Adela Mohammed is a mother of three from Assosa town and runs a farm to earn daily bread for her family and pursuing her dream to expand the farming business on land she inherited from her parents.
But sadly, Adela began to face her biggest life challenge after her husband suddenly left her leaving her with the children and no money. Adela struggled hard to make ends meet.
However, things got worse when the rural landholding registration process was conducted in her town. The regional rural land administration authority requested her to present the land registration certificate, which she didn’t have, although the land belonged to her.
The authority in Assosa town conducted the registration of land as part of the government move to the cadastral system. Adela was told that her husband owned half of the land and she would only get a certificate for her share, the other half. The authority (kebele administration) further informed her that since the person who is entitled to half of the land was not there, then the authorities would have to take half of the land from her, return it to the administration and deposit it in the land bank.
Stunned by the authority’s decision, Adela said, “I tried to explain that the land has been within my family and was passed on to me and so cannot be denied of my rightful possessions”. I even explained to the administration that farming is my only source of income to support the family in the absence of my husband. However, the kebele administration offered her an option either to take half of the land or to deny her any service from government offices if she continued to claim the rest of the land. What could she do?
Adela needed legal advice and luckily was able to access free legal service run by the Assosa University School of Law with support from the Ethiopian Human Rights Commission (EHRC) who is one of the Governance and Democratic Participation Program (GDPP) Implementing Partners. The legal service office filed her case in the Assosa Woreda Court. The office offered her free legal consultation, complied her documents and prepared a presentation of the legal argument that there was no legal ground for denial of her possession of the complete plot of land. The office argued that her claim was supported by the Regional Rural Land Holding Proclamation as she had acquired the land-based on succession from her family.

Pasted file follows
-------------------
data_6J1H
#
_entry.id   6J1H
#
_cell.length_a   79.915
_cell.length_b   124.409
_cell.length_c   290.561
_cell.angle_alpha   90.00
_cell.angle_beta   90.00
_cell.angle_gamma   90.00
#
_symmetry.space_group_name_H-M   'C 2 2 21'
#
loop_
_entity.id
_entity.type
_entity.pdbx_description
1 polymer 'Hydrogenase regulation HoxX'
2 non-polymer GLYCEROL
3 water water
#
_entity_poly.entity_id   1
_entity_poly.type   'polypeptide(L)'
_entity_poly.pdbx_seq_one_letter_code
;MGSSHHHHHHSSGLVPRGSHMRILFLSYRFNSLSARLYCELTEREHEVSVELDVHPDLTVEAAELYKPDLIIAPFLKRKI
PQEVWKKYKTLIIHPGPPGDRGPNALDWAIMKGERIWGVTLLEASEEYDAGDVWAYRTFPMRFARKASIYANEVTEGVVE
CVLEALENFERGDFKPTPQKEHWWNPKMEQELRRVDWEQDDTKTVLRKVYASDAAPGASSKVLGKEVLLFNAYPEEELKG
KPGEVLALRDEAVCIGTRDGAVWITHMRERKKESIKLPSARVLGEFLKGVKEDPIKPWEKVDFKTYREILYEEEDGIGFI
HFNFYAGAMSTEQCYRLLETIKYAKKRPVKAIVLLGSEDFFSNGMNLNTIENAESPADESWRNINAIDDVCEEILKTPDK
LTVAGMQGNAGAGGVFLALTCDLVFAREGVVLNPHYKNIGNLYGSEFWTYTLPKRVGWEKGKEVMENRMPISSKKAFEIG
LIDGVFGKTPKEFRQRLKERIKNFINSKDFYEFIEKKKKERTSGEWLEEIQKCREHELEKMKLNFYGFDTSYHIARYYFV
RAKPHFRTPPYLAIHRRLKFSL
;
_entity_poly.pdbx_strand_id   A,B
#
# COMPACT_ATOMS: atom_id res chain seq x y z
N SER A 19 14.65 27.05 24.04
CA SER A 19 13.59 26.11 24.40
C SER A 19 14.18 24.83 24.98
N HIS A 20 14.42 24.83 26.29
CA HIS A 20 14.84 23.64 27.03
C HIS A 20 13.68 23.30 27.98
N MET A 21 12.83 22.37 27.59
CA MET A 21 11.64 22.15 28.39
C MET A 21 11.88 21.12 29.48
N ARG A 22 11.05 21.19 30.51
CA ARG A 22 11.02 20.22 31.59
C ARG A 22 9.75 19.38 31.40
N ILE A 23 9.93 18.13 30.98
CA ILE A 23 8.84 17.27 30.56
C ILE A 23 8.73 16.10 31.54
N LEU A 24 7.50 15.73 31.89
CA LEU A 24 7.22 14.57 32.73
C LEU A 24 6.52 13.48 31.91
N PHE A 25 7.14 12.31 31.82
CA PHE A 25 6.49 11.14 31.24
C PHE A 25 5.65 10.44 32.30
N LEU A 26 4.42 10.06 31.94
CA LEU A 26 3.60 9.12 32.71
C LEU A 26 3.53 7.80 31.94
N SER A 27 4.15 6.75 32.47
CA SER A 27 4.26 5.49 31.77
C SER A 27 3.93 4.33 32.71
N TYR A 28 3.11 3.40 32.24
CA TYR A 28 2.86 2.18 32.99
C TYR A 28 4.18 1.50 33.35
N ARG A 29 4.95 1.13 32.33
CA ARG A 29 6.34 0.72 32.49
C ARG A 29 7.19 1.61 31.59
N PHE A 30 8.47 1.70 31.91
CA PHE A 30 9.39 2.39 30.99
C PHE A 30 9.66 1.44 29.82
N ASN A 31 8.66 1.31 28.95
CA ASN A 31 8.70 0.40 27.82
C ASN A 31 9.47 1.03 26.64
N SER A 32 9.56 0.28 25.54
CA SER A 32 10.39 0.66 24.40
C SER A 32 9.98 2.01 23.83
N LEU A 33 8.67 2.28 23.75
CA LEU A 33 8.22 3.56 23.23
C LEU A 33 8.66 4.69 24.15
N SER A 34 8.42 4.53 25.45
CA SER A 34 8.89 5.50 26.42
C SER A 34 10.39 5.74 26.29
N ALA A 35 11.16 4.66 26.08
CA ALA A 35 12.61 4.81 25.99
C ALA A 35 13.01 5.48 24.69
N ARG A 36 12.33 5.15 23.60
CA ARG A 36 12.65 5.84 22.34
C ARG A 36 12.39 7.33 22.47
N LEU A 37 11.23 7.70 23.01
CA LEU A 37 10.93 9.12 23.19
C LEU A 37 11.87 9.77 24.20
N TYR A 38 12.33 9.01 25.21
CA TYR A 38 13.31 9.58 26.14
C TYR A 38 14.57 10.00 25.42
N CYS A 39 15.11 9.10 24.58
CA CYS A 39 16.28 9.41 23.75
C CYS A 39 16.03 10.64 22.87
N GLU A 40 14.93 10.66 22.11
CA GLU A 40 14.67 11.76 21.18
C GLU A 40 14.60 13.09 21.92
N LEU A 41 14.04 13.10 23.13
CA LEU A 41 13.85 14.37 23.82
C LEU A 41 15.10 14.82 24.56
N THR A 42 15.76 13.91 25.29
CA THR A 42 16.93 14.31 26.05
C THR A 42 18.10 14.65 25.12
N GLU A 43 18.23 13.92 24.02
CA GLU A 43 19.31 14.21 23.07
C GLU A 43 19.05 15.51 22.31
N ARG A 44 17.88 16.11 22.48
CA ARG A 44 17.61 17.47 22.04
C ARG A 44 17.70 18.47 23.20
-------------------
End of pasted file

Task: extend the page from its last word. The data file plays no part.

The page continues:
The court upheld the claim and declared that Adela was entitled to the possession rights of all the land that she inherited from her family. The certificate of landholding right was granted to her which would have been impossible for her without the legal aid advice and support she received from the free legal aid service.
The office providing legal service under the system of legal clinics had come at a critical time in Adela’s life. She said, “I have benefited from the service as I did not know the law and the legal procedures nor had the resources to pay for the service”.
Adela is among the 12,678 low-income people who benefited from the free legal service which includes legal advice; writing pleading; case Representation and awareness-raising training in 2019 across the country facilitated by the Ethiopian Human Rights Commission (EHRC) in partnership with local universities. Having access to free local, legal advice is crucial whenever citizens, particularly those who are disadvantaged and vulnerable and want or need to exercise their rights or must deal with legal issues.
The role of the EHRC and its strong working relationships with the local universities means that there are multiplier impacts. The benefits gained by citizens who access free legal service will be sustained even after the GDPP ends. Practical legal professional skills of university students’ will be enhanced, as this creates an opportunity for solving real cases and meeting real clients while in law school, under the supervision of their lecturers. Moreover, it would enable students to understand the legal issues of their communities, play a role in solving them which would create a sense of emotional fulfilment for being able to provide voluntary, free legal service contributing to the protection of the rights of women, children and other disadvantaged groups who cannot otherwise afford to get the services of a professional lawyer.
 Name of the beneficiary has been changed for confidentiality reasons
 GDPP is UNDP’s flagship program with financial support from Sweden, Austria, Denmark and Norway under a strategic partnership approach.
Read more about the GDPP